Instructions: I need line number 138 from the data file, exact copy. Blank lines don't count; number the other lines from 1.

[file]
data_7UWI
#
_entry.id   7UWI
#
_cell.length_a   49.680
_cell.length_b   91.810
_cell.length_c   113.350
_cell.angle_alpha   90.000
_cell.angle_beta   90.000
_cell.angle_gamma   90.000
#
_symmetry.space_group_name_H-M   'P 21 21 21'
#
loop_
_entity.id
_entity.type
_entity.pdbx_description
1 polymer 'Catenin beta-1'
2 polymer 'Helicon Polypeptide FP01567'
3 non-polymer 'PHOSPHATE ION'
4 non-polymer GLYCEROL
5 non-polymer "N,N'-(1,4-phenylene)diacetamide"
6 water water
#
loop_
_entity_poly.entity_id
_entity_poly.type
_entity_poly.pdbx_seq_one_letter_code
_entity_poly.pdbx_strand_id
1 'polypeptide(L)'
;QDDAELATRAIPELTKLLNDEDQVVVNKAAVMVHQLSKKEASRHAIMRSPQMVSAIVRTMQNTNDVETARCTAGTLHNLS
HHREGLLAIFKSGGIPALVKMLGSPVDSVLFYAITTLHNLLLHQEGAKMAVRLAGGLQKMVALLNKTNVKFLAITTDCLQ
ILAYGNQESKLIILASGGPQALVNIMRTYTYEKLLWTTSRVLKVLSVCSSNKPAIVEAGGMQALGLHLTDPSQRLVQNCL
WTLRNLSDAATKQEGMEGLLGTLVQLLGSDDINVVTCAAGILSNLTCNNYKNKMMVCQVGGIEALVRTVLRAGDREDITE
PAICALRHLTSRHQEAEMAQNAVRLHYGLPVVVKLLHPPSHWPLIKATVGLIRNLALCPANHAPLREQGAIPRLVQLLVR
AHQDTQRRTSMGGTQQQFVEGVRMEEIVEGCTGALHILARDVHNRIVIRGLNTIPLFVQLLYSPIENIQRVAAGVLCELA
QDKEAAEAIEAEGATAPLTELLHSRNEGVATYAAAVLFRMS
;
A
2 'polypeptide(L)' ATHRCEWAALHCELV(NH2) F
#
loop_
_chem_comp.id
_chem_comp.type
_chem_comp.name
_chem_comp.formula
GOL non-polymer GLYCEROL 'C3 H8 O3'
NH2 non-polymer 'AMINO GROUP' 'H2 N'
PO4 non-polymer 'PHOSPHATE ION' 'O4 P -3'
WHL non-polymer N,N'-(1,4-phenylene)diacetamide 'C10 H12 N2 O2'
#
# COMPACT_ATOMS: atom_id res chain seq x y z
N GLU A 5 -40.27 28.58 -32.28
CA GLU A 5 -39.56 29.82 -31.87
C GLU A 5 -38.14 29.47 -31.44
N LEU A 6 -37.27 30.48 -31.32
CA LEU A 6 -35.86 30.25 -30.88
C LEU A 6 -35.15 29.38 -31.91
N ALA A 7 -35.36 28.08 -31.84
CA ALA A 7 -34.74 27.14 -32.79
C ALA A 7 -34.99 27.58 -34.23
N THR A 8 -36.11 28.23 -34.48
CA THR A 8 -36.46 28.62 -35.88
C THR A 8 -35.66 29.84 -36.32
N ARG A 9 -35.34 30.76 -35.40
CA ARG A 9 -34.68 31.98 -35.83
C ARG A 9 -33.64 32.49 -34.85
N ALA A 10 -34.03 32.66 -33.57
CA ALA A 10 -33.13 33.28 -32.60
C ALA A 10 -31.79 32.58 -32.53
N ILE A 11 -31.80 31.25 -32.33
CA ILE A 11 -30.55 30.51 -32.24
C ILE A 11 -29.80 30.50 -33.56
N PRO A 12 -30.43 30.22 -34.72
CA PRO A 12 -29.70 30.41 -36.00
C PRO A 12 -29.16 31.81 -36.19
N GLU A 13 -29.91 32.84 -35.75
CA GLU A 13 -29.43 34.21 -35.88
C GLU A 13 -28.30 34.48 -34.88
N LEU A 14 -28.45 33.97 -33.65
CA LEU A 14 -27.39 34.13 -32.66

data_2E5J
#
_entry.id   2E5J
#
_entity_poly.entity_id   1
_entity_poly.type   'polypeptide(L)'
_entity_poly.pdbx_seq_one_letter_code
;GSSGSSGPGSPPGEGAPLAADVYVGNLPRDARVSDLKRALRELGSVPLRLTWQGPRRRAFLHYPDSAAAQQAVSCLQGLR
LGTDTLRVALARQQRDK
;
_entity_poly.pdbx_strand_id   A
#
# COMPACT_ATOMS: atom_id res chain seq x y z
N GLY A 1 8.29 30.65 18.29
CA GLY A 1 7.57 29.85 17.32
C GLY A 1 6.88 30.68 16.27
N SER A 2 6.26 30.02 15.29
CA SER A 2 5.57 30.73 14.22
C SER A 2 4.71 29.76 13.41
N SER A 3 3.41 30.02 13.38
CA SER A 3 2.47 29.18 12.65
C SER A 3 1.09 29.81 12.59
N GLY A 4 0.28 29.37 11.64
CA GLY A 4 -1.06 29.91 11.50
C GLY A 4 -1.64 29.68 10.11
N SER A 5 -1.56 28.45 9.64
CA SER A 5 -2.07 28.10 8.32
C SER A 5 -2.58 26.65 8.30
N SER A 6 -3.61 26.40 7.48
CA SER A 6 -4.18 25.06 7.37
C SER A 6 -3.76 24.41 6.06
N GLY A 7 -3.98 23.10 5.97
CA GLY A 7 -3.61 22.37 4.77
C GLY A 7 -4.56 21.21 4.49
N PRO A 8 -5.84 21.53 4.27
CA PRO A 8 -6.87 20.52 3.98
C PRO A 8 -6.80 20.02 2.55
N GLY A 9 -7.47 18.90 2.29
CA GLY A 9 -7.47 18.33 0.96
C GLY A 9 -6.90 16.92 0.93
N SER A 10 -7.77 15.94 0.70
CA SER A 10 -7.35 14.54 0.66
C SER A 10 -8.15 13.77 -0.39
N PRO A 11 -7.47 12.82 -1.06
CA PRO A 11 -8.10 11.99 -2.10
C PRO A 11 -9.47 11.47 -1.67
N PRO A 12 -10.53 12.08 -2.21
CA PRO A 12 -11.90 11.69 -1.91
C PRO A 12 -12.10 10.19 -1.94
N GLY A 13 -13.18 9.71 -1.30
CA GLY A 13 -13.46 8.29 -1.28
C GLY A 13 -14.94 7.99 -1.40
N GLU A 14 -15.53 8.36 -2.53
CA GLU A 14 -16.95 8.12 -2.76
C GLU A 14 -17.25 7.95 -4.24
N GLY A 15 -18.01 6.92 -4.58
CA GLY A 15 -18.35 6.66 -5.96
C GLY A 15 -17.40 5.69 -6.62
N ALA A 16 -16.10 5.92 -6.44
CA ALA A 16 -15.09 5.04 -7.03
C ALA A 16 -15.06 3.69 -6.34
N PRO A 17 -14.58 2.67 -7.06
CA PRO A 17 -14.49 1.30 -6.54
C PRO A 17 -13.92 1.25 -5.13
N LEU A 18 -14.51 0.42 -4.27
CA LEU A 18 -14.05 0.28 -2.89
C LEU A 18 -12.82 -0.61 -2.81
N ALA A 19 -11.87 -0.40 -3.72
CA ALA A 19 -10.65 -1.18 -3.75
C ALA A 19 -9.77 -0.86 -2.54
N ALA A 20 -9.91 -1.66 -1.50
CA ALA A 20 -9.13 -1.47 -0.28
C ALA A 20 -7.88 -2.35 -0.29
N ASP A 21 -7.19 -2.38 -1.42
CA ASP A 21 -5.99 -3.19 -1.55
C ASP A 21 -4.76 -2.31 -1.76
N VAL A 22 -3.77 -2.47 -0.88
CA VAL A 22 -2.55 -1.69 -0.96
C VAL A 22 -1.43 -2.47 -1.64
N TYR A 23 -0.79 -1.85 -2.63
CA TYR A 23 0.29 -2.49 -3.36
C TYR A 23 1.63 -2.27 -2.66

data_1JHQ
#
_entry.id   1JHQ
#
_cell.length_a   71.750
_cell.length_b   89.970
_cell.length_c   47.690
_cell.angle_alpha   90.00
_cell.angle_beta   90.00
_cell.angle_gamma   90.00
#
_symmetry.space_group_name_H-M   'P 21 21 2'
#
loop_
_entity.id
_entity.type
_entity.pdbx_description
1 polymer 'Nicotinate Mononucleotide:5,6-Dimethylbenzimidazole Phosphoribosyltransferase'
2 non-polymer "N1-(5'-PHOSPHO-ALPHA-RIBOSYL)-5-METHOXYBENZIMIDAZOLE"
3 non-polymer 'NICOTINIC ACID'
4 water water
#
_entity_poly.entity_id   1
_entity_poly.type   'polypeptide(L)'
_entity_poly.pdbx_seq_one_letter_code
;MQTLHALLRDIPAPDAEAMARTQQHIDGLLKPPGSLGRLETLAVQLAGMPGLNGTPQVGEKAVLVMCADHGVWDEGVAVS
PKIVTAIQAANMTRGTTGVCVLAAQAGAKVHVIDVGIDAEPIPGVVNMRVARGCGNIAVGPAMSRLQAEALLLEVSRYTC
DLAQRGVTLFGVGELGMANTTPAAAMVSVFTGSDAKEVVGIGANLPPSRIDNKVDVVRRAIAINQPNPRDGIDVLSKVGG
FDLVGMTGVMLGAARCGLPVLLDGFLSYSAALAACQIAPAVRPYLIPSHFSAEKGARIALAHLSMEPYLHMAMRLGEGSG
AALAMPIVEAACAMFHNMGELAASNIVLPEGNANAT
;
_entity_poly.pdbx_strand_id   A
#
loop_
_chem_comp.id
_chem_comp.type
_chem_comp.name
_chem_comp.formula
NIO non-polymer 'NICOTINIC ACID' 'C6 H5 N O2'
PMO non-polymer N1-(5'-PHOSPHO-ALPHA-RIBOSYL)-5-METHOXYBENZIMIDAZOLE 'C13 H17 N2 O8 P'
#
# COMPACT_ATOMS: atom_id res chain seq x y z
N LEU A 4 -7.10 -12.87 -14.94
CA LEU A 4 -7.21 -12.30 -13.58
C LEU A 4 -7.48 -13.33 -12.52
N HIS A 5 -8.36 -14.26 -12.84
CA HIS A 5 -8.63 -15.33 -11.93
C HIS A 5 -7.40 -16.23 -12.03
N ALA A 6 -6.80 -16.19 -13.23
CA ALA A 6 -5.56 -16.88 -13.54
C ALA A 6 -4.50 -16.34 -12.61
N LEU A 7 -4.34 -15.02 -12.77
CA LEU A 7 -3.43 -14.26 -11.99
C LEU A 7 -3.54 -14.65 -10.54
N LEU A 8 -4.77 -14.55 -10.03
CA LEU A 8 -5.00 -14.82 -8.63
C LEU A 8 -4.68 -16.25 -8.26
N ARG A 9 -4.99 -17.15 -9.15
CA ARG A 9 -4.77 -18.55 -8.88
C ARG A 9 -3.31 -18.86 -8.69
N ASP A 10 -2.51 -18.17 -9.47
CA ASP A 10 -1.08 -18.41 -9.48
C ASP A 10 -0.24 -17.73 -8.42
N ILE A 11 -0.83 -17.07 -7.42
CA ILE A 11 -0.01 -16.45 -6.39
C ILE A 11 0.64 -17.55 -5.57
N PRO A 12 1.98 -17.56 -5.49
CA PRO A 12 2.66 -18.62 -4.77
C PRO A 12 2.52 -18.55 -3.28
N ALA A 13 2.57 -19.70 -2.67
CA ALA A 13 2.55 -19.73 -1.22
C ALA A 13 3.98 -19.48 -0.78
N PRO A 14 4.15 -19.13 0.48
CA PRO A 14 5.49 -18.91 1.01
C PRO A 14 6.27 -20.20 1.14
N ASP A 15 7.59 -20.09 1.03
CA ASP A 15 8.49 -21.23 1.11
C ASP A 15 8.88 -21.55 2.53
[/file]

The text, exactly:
CA GLY A 15 -18.35 6.66 -5.96